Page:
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What is a resistor?: Regarding chip resistor sizes

Chip Resistor Specifications

Chip Resistor Sizes

The external dimensions of chip resistors are typically designated using company-specific notation and are indicated in both mm and inches.

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ROHM Part No. Chip Size
(Length x Width)
mm inch
***004 0.4 mm × 0.2 mm 0402 01005
***006 0.6 mm × 0.3 mm 0603 0201
***01 1.0 mm × 0.5 mm 1005 0402
***03 1.6 mm × 0.8 mm 1608 0603
***10 2.0 mm × 1.2 mm 2012 0805
***18 3.2 mm × 1.6 mm 3216 1206
***25 3.2 mm × 2.5 mm 3225 1210
***50 5.0 mm × 2.5 mm 5025 2010
***100 6.4 mm × 3.2 mm 6432 2512

***Represents part numbers (excluding chip networks)

What is 'Rated Power'?

Rated power and ambient temperature

Rated power is the maximum power that can be used in continuous operation at the rated ambient temperature.
Chip resistors generate heat when power is applied.And since the upper limit of the operating temperature is fixed,power derating must be carried out according to the following power derating curve when used at the rated ambient temperature or higher.
Rated ambient temperature is the maximum temperature at which 100% of the rated power can be applied.
In the figure below, the rated ambient temperature is 70°C. Please note that this temperature will vary depending on the type of chip resistor.

Power Derating Curves

Ambient temperature mentioned here refers to the temperature surrounding the resistor at room (atmospheric) temperature or heat generated around the resistor when the resistor itself is not electrically loaded.
The JIS standard defines the ambient temperature at the place where there is no effect of heat generation by the resistor itself.
However, if it is difficult to measure the ambient temperature under the actual usage environment,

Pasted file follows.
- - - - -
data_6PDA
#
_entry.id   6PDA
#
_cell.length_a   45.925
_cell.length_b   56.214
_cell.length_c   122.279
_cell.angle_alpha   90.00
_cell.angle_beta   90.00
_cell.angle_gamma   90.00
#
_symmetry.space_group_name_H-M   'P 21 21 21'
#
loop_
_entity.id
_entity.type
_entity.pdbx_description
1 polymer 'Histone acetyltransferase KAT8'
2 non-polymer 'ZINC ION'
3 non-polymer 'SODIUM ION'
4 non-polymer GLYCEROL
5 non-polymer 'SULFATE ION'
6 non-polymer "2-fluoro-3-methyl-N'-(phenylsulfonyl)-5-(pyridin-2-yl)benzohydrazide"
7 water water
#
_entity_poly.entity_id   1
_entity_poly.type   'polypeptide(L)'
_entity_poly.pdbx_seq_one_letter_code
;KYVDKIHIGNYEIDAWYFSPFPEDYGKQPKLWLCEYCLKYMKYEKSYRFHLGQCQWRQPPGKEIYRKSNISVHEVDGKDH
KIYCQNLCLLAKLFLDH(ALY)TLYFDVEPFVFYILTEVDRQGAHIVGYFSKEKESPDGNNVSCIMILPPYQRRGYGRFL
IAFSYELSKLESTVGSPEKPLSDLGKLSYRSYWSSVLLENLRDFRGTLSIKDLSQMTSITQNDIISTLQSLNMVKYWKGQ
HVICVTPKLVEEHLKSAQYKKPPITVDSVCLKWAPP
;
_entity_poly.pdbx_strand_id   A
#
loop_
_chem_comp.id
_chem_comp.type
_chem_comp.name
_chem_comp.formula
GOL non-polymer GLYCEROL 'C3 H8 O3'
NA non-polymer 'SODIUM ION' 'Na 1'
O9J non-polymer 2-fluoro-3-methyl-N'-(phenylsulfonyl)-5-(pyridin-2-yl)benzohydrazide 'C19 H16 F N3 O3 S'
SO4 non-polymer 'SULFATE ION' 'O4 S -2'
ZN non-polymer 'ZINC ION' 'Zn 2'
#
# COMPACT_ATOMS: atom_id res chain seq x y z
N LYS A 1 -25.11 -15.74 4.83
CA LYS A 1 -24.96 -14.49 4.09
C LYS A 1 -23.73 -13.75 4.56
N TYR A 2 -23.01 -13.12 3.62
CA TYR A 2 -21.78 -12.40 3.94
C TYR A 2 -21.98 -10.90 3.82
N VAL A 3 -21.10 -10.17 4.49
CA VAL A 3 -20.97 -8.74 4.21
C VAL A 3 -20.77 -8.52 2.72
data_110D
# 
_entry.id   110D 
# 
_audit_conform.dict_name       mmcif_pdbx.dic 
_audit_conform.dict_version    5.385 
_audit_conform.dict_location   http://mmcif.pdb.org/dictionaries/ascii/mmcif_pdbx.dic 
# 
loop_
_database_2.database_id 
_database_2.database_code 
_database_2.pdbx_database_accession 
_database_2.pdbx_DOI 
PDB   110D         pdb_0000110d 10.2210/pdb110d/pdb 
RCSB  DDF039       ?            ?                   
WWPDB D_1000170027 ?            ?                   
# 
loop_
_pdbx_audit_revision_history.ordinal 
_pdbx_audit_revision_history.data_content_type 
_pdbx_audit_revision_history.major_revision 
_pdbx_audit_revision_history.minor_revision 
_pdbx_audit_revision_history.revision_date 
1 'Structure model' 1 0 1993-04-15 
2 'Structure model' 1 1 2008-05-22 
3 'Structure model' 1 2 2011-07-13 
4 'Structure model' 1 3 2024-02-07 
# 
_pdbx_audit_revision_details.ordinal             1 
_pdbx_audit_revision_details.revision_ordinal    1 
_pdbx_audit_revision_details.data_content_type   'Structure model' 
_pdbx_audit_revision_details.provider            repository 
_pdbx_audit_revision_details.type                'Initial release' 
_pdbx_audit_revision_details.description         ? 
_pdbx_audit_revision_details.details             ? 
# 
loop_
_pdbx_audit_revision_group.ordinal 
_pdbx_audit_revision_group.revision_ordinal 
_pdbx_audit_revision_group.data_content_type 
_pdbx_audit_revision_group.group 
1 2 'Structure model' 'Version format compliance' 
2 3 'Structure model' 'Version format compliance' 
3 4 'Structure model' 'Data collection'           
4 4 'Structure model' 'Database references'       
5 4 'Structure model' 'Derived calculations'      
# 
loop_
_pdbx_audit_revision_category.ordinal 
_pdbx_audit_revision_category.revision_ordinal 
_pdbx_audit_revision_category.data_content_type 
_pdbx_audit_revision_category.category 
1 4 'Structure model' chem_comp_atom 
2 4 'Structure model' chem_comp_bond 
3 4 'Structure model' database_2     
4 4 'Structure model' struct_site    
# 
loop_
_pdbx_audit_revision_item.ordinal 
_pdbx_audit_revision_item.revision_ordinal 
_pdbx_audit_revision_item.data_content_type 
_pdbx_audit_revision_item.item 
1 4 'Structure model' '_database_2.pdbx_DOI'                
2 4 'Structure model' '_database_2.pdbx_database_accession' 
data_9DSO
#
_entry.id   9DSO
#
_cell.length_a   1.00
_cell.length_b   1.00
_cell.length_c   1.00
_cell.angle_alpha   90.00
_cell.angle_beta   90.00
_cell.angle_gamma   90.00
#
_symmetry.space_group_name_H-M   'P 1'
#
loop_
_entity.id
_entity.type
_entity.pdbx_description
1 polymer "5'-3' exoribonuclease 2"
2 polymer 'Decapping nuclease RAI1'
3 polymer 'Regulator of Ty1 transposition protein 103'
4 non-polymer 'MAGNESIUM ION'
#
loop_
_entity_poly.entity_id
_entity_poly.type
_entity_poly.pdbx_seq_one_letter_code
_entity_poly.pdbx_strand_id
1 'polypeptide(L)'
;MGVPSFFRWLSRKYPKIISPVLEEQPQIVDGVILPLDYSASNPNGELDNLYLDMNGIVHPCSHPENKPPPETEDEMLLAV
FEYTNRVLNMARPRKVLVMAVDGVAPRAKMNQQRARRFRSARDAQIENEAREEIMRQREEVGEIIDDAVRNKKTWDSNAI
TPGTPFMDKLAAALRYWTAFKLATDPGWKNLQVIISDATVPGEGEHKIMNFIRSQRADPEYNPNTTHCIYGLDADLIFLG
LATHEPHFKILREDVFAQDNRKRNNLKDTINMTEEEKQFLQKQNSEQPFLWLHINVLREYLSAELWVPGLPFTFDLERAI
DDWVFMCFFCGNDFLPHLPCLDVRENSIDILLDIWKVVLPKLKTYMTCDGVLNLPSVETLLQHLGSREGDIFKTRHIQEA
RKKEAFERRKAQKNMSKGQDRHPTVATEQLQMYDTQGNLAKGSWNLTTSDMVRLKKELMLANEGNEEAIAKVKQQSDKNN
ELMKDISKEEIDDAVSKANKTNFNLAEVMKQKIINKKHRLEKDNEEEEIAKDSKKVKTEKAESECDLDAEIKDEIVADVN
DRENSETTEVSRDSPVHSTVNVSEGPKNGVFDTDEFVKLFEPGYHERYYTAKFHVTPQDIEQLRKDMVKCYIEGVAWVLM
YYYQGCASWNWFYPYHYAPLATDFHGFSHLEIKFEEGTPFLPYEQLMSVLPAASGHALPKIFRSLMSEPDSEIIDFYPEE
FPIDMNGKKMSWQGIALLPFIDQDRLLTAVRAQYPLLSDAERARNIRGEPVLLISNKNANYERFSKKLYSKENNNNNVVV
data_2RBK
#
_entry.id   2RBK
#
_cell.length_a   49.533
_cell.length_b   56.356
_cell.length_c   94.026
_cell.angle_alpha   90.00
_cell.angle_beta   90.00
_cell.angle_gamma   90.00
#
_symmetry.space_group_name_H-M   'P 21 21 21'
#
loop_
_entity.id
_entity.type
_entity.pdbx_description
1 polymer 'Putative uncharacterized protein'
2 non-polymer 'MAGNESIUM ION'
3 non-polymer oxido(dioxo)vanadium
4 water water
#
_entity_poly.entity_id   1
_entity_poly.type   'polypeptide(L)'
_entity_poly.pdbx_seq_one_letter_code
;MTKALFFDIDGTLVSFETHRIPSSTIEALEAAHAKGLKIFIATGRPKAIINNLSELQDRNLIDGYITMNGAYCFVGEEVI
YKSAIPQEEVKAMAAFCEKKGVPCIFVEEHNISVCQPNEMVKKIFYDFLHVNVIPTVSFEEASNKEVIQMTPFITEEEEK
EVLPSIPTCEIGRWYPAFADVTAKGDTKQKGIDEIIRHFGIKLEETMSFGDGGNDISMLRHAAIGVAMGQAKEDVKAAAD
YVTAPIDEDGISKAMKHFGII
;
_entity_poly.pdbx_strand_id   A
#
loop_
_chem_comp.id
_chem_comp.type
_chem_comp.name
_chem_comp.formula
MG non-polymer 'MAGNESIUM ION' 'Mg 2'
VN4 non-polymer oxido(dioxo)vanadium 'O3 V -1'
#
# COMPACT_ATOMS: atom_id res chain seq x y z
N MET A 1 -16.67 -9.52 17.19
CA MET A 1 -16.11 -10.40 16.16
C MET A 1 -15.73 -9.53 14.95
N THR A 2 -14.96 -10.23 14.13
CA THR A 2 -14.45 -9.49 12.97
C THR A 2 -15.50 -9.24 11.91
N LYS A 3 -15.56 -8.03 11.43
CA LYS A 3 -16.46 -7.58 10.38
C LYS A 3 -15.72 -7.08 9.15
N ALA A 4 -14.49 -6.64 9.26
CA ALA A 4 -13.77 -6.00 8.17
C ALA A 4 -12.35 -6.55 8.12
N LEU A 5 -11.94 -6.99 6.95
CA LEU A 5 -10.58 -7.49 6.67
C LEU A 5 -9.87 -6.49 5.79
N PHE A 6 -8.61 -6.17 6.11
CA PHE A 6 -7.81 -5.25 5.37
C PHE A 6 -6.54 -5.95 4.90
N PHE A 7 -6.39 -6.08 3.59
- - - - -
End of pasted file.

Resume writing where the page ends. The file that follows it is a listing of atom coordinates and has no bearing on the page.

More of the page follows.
an alternative is to measure the substrate temperature near the product or the air temperature 1cm above
(although these conditions are stricter than the JIS standard).
Details on the JIS standard can be found here :

Rated power when the rated ambient temperature is exceeded

If the rated ambient temperature is exceeded, the permissible power decreases according to the derating curve.
In other words, it is necessary to reduce the permissible power based on the power derating curve in environments where the rated ambient temperature may be exceeded.

Let’s take a look at the following example.


・ In the case of a rated ambient temperature of 70°C and an operating temperature of 130°C:

There are two ways to verify the ratio of applied power - one is to confirm from a graph and the other is to calculate using a formula.To determine from a graph, use the following procedure.

Power Derating Curves
  • ① On the horizontal axis find the ambient temperature of 130°C
  • ② Draw a vertical straight line such that x=130°C
    Blue Line
  • ③ Read the value where the blue line intersects the derating curve by drawing a horizontal line(red)
    Green line:Power ratio where the value read can be applied)

Alternatively, the derated power can be calculated using the following formula.


Ratio of rated power that can be applied for a given ambient temperature[%]

Applying this formula to our example, we get

Ratio of rated power that can be applied at an ambient temperature of 130°C[%]

Referencing the above, please use after reducing the power to the rated power ratio determined from either method.

Regardless of the ambient temperature, it is necessary to check the rated voltage separately when using resistors.

Since the rated voltage is calculated from the rated power and resistance value,
please calculate it from the rated power after derating.

Standard Chip ResistorsDownload datasheet

The next page gives a brief description of the rated voltage and other voltage considerations.